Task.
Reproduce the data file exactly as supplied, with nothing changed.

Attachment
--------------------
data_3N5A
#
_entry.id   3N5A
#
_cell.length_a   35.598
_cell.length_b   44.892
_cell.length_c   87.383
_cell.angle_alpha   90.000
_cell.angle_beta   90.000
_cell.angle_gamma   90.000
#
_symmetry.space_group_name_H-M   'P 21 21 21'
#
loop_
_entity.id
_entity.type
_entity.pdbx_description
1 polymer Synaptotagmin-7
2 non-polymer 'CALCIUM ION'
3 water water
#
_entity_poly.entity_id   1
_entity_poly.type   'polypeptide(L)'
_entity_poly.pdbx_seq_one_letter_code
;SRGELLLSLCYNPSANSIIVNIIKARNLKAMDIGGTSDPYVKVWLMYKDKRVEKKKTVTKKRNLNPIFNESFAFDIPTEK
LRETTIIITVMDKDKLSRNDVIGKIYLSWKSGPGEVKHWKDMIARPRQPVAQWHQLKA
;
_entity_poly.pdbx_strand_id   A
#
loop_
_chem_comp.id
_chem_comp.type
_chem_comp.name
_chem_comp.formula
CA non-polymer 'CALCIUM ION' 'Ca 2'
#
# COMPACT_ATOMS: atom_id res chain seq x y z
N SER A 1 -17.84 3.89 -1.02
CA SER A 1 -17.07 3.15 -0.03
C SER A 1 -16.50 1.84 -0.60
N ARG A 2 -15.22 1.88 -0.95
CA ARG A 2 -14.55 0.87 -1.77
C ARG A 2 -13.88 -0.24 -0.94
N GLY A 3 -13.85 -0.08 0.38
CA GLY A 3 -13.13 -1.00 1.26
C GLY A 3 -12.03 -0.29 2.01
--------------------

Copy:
data_3N5A
#
_entry.id   3N5A
#
_cell.length_a   35.598
_cell.length_b   44.892
_cell.length_c   87.383
_cell.angle_alpha   90.000
_cell.angle_beta   90.000
_cell.angle_gamma   90.000
#
_symmetry.space_group_name_H-M   'P 21 21 21'
#
loop_
_entity.id
_entity.type
_entity.pdbx_description
1 polymer Synaptotagmin-7
2 non-polymer 'CALCIUM ION'
3 water water
#
_entity_poly.entity_id   1
_entity_poly.type   'polypeptide(L)'
_entity_poly.pdbx_seq_one_letter_code
;SRGELLLSLCYNPSANSIIVNIIKARNLKAMDIGGTSDPYVKVWLMYKDKRVEKKKTVTKKRNLNPIFNESFAFDIPTEK
LRETTIIITVMDKDKLSRNDVIGKIYLSWKSGPGEVKHWKDMIARPRQPVAQWHQLKA
;
_entity_poly.pdbx_strand_id   A
#
loop_
_chem_comp.id
_chem_comp.type
_chem_comp.name
_chem_comp.formula
CA non-polymer 'CALCIUM ION' 'Ca 2'
#
# COMPACT_ATOMS: atom_id res chain seq x y z
N SER A 1 -17.84 3.89 -1.02
CA SER A 1 -17.07 3.15 -0.03
C SER A 1 -16.50 1.84 -0.60
N ARG A 2 -15.22 1.88 -0.95
CA ARG A 2 -14.55 0.87 -1.77
C ARG A 2 -13.88 -0.24 -0.94
N GLY A 3 -13.85 -0.08 0.38
CA GLY A 3 -13.13 -1.00 1.26
C GLY A 3 -12.03 -0.29 2.01